HC Deb 21 May 1993 vol 225 cc338-9W
Ms Corston

To ask the Secretary of State for the Home Department what medical or psychiatric treatment is available for men convicted of indecent assault on or sexual abuse of children; and what plans he has for improvement in or extension of such treatment.

Mr. Peter Lloyd

Responsibility for this matter has been delegated to the director general of the prison service, who has been asked to arrange for a reply to be given.

Letter from Derek Lewis to Ms Jean Corston, dated 19 May 1993:

The Home Secretary has asked me to reply to your recent question about medical or psychiatric treatment for men convicted of indecent assault on or sex abuse of children.

The treatment of sex offenders, including those who have committed offences against children, within the Prison Service falls into two broad categories, medical or educational, depending on whether the treatment consists of a form of psychotherapy or is based on a cognitive behaviourial approach.

For the former, in particular, facilities exist at HM Prison Grendon where there is a unit using a psychotherapeutic approach involving multi-disciplinary teams which are directed by a physician; the Wormwood Scrubs annex where therapy is conducted through group and one to one sessions involving psychiatrists, psychologists, probation, education and health care staff; and Glen Parva which provides similar programmes for young offenders.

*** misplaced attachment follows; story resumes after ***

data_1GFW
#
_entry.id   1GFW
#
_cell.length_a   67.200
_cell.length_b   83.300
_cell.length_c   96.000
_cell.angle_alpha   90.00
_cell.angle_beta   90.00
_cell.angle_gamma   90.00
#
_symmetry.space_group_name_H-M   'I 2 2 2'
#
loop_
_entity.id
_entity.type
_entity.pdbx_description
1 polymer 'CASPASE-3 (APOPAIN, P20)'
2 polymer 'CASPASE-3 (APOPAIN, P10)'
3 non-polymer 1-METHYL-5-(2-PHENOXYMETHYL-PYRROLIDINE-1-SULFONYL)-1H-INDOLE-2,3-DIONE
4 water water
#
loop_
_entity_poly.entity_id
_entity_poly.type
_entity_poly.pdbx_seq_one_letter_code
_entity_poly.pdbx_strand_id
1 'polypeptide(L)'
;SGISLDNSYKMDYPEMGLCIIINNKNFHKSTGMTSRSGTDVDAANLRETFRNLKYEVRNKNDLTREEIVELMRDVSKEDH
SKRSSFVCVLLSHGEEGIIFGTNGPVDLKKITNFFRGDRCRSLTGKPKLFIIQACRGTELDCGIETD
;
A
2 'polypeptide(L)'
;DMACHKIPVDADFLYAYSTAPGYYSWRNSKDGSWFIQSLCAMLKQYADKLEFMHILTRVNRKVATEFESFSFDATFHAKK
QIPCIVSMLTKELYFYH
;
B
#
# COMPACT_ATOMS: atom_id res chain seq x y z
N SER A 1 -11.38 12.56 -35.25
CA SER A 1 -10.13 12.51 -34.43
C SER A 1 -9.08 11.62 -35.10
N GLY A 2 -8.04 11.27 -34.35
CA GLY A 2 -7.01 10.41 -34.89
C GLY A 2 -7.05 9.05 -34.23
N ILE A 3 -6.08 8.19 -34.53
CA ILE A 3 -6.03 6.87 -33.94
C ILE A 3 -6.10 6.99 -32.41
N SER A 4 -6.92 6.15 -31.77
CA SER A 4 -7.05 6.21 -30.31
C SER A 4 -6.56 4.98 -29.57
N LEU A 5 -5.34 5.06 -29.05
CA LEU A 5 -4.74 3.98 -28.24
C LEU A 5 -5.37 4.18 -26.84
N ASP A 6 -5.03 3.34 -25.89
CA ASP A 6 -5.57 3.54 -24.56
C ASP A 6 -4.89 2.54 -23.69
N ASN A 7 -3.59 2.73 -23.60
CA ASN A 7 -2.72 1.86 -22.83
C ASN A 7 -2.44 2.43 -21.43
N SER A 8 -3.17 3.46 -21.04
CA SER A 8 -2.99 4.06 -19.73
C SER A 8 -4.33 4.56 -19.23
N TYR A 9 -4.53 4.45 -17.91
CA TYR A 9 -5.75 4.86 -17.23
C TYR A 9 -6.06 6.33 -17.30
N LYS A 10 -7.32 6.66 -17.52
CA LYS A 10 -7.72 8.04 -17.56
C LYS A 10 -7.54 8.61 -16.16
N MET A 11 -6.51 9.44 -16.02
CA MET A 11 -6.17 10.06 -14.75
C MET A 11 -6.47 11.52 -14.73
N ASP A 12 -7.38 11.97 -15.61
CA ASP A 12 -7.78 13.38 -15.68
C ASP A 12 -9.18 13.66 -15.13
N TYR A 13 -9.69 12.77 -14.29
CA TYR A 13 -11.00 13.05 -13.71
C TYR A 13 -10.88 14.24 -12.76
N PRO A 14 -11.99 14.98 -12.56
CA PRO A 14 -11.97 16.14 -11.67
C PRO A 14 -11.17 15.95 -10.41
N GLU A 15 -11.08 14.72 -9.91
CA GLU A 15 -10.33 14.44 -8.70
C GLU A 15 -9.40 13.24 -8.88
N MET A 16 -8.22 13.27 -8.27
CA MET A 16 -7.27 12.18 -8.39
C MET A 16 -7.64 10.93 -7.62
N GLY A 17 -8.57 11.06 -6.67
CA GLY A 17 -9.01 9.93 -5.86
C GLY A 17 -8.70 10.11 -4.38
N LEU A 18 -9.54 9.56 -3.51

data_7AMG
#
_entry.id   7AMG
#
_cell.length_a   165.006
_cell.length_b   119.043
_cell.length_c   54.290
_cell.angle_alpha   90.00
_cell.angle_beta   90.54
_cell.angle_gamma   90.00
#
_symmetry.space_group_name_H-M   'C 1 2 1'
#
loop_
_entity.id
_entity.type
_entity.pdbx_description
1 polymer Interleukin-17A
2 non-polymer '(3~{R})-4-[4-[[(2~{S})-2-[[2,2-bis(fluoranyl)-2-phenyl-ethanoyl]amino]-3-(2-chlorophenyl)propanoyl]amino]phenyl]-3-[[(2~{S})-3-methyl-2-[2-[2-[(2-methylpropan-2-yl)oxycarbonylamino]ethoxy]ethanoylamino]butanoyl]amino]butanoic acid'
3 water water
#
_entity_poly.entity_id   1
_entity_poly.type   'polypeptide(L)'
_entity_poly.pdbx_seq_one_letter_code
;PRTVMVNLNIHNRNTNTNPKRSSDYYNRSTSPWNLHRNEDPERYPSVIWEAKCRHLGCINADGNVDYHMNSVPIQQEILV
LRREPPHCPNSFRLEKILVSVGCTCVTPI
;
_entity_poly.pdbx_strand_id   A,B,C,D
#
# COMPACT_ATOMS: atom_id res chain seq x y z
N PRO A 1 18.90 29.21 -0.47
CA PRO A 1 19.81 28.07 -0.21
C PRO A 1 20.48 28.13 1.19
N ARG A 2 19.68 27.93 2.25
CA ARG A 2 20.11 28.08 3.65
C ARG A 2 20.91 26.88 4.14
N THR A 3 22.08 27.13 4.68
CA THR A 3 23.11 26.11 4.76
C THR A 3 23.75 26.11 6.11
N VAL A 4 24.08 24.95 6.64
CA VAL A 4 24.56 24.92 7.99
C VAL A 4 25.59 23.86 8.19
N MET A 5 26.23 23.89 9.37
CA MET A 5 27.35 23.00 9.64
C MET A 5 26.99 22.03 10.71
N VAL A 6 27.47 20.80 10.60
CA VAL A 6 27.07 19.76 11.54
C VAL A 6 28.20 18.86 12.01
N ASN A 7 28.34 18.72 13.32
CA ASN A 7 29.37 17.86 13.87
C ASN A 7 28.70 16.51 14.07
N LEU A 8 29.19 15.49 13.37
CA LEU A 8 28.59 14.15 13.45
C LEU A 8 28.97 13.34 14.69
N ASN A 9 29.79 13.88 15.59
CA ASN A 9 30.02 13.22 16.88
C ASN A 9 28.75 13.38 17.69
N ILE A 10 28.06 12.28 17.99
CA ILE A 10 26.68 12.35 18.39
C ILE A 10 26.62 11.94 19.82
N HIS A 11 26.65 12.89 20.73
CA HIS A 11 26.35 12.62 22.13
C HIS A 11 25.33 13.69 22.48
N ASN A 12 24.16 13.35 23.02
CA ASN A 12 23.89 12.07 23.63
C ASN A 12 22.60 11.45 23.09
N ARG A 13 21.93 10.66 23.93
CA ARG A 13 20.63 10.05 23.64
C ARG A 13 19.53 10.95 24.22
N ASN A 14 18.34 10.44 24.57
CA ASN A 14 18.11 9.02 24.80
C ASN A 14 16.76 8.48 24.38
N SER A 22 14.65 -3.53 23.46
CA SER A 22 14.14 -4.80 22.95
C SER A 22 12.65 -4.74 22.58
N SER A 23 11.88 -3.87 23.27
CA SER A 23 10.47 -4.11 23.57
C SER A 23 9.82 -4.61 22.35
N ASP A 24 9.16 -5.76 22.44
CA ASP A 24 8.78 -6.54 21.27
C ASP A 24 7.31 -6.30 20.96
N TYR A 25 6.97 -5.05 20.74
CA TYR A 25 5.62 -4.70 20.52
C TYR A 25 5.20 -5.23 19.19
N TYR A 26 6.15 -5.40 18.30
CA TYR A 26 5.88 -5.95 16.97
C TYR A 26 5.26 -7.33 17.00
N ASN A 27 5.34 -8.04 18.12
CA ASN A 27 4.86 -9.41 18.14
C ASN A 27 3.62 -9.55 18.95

Therapy or treatment is also provided at many establishments on an individual basis by visiting physicians or psychiatrists according to the clinical needs of the patient.

The second category of treatment is being facilitated by the Prison Service Sex Offender Programme which was introduced during 1992 and has been initially targeted at prisoners who receive sentences of four years or more, although there is scope for offenders who are serving shorter sentences but are deemed to be particularly dangerous to be put forward for the programme.

The programme, which is educational rather than medical in character, is divided into two main sub-programmes; a core programme, which tackles offenders' distorted beliefs about relationships, and an extended programme, for those who represent the greatest risk.

At present there are seven prisons acting as assessment centres, 13 providing core programmes and seven providing extended programmes. In addition, two establishments offer concentrated core programmes for high risk inmates serving less than four years.

For the future we plan to create additional capacity and increase the number of establishments providing the extending programme.

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